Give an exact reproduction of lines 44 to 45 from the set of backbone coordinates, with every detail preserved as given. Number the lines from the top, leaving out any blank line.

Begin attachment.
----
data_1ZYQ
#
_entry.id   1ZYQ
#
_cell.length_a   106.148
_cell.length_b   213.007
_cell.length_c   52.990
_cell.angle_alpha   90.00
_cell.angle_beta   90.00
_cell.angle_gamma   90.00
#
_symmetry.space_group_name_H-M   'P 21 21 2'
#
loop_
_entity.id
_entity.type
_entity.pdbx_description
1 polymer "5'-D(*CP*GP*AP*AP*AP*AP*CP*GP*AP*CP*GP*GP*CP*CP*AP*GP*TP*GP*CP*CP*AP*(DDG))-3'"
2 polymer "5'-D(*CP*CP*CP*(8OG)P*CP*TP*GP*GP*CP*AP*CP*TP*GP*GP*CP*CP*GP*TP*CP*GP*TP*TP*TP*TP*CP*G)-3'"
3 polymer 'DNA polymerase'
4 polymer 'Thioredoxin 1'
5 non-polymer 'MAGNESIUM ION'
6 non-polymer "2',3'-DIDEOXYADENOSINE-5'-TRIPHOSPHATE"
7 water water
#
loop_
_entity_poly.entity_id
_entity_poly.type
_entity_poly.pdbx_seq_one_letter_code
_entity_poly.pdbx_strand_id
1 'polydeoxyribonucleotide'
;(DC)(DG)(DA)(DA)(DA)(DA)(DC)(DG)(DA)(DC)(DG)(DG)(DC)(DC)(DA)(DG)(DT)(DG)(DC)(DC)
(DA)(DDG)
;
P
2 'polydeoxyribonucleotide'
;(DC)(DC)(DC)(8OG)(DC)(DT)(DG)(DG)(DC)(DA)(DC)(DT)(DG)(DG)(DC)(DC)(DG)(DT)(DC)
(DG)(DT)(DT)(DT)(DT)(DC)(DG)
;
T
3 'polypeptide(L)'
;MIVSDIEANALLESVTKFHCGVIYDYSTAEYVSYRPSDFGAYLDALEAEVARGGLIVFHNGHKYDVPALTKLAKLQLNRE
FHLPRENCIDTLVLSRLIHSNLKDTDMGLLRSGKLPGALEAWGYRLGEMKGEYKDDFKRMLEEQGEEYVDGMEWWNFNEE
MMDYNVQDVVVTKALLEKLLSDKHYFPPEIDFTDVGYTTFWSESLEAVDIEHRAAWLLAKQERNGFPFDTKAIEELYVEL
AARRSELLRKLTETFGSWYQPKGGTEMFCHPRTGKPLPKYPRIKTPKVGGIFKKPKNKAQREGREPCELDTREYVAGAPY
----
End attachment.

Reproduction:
MMDYNVQDVVVTKALLEKLLSDKHYFPPEIDFTDVGYTTFWSESLEAVDIEHRAAWLLAKQERNGFPFDTKAIEELYVEL
AARRSELLRKLTETFGSWYQPKGGTEMFCHPRTGKPLPKYPRIKTPKVGGIFKKPKNKAQREGREPCELDTREYVAGAPY